Wednesday, October 7, 2009

The Current Discussion About Afghanistan

As President Obama continues to deliberate on which path he wishes to take in regard to Afghanistan, it is becoming increasingly clear that ending the war or significantly reducing the number of troops committed to the conflict are options that are not even on the table:

Mr Obama did not indicate to the bipartisan group whether he was leaning towards or against a significant troop escalation.

Instead, he suggested he was looking at the middle range of the spectrum, somewhere between a major increase in forces and a large drawdown.

''The President reiterated that we need this debate to be honest and dispense with the straw-man argument that this is about either doubling down or leaving Afghanistan,'' one senior Administration official said after the meeting.

Mr Obama also said ''his decision won't make everybody in the room or the nation happy''.

Obama even met with a bipartisan group of lawmakers yesterday to discuss various options surrounding the conflict:

Although lawmakers sought after the meeting to express bipartisan support for Obama as he makes the most far-reaching foreign policy decision of his tenure, Democrats questioned whether the Afghan government remains a viable political partner after the flawed Aug. 20 presidential election, and Republicans challenged the administration's determination to defeat the Taliban.

In recent weeks, Obama has made clear that defeating al-Qaeda is the goal of his policy in Afghanistan and Pakistan, where the group's leadership is believed to be operating in the largely ungoverned tribal areas. His national security team will assemble Wednesday at the White House for a meeting focused on Pakistan, whose nuclear-armed government has shown more willingness recently to take on the Taliban within its borders.

So the war will apparently slog on as members of Congress continue to blindly support vague efforts in a country with which the United States has been engaged in for the last eight years. This is a familiar exercise that we have watched happen with President Bush with the only exception being that Obama is actually consulting with Congress. The end result will be the same. More troops, more money poured into a seemingly bottomless pit, more lives lost, more "accidental" bombings, and on it goes.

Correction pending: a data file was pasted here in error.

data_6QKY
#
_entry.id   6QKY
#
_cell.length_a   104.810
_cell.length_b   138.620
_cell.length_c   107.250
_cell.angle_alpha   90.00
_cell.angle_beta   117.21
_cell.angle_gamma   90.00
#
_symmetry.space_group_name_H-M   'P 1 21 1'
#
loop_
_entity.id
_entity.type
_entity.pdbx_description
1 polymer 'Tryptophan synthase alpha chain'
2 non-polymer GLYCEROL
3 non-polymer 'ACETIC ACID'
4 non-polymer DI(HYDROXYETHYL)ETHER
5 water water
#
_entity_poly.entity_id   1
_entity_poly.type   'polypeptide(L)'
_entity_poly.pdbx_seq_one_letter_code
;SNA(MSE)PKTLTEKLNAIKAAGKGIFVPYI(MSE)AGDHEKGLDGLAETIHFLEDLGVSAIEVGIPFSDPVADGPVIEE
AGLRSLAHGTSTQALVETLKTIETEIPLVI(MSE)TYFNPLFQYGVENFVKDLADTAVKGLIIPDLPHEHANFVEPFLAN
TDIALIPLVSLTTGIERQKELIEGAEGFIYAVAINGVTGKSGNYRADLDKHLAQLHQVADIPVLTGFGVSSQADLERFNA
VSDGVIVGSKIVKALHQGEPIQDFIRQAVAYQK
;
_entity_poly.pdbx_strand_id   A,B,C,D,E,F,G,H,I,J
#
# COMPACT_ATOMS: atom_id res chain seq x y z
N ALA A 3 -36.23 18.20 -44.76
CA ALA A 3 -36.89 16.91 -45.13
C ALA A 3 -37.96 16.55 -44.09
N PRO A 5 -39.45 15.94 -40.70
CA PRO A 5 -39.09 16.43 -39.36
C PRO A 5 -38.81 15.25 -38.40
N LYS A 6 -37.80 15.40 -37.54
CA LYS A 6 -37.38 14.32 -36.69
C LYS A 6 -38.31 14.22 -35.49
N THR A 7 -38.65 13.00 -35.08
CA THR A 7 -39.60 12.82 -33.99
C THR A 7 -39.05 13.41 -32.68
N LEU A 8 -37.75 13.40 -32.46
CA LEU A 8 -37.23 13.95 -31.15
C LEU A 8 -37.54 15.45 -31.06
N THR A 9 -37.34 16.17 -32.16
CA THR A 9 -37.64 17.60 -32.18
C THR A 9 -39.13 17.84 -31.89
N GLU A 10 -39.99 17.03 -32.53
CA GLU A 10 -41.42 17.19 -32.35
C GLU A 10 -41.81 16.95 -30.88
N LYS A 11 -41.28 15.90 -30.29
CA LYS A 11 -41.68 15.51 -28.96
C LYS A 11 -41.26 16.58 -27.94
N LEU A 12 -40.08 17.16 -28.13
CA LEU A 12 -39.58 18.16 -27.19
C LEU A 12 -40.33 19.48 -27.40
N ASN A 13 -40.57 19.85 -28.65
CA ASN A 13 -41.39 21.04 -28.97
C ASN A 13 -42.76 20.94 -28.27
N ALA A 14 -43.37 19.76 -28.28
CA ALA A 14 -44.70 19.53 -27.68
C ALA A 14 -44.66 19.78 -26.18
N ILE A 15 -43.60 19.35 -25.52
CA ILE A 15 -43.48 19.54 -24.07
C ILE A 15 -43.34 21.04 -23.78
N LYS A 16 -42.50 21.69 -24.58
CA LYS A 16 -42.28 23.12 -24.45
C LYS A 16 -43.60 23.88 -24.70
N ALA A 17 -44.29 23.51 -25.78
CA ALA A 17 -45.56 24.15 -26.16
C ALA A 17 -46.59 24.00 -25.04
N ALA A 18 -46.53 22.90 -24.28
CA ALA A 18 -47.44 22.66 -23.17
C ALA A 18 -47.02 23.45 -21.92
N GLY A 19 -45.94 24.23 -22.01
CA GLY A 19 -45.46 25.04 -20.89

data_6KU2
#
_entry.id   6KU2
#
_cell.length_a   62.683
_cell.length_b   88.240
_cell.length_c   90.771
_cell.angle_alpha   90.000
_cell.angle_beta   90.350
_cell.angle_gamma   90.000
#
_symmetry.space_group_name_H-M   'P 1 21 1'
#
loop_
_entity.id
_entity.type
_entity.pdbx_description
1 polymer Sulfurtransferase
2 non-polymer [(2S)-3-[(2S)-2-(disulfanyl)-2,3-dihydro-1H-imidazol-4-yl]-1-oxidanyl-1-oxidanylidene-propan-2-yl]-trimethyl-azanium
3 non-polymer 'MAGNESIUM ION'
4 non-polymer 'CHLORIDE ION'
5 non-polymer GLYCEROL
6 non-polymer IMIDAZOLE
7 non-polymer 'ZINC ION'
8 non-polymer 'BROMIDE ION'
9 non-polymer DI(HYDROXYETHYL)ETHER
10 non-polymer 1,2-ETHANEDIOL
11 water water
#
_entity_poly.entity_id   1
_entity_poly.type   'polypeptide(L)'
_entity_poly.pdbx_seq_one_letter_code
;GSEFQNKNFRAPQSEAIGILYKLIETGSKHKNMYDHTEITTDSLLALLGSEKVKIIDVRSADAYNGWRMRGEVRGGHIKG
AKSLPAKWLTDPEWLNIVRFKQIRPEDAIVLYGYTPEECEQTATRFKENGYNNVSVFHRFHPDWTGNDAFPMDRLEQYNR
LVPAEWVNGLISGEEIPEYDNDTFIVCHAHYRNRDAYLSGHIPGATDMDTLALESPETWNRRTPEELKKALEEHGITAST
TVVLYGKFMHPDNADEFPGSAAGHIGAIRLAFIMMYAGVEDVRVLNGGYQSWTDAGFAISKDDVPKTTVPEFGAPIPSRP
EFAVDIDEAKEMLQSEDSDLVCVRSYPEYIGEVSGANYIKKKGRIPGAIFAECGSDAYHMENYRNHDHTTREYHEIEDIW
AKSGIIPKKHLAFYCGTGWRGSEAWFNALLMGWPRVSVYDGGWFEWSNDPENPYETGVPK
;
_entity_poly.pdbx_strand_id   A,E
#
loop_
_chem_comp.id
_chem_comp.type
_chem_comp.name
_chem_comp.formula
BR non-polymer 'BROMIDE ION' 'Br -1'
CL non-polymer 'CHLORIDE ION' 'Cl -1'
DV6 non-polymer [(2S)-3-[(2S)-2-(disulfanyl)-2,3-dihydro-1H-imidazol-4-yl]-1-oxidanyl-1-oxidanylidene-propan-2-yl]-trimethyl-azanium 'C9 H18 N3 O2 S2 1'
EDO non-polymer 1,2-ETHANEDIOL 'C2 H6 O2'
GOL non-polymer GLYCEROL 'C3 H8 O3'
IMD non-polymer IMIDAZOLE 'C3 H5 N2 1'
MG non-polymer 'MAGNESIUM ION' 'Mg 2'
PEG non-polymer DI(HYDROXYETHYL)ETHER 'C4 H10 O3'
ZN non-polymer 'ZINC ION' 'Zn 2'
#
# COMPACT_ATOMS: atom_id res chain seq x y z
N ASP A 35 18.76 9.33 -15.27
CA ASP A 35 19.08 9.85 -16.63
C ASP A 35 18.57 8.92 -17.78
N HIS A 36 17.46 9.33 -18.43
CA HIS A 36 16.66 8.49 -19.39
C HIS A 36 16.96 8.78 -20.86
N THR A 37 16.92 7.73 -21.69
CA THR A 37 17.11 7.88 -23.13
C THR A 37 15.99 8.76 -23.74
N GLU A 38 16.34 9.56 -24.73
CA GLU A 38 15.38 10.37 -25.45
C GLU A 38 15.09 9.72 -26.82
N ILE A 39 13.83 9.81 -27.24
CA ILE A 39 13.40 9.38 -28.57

In the middle of all of this, the media is portraying President Obama as trying to find the "middle ground" on this issue. This has been defined by the Los Angeles Times as "somewhere between a major increase in forces and a large drawdown". As Peter Hart at FAIR points out, this is quite a large range and really isn't helpful to the discussion. Hart makes a suggestion:

If you look at polls of the public, there is very little support for sending more troops--and much more support for either keeping troop levels where they are, or decreasing the size of U.S. forces in the country. So the "middle" ground isn't so hard to locate--it's somewhere between decreasing U.S. forces or keeping them at current levels. The fact that the debate in Washington doesn't seem to reflect that is, of course, telling; perhaps a more open media debate would change that.

What would a more open media debate look like? Take a look at the line-up that was put together by the folks at Democracy Now! this morning. There coverage included:

- An interview with Rep. Barbara Lee, the only lawmaker who initially voted against going to war in Afghanistan. She has now introduced a bill to block any surge in troops.
- An interview with a woman identified as Zoya, who is a member of the Revolutionary Association of the Women of Afghanistan.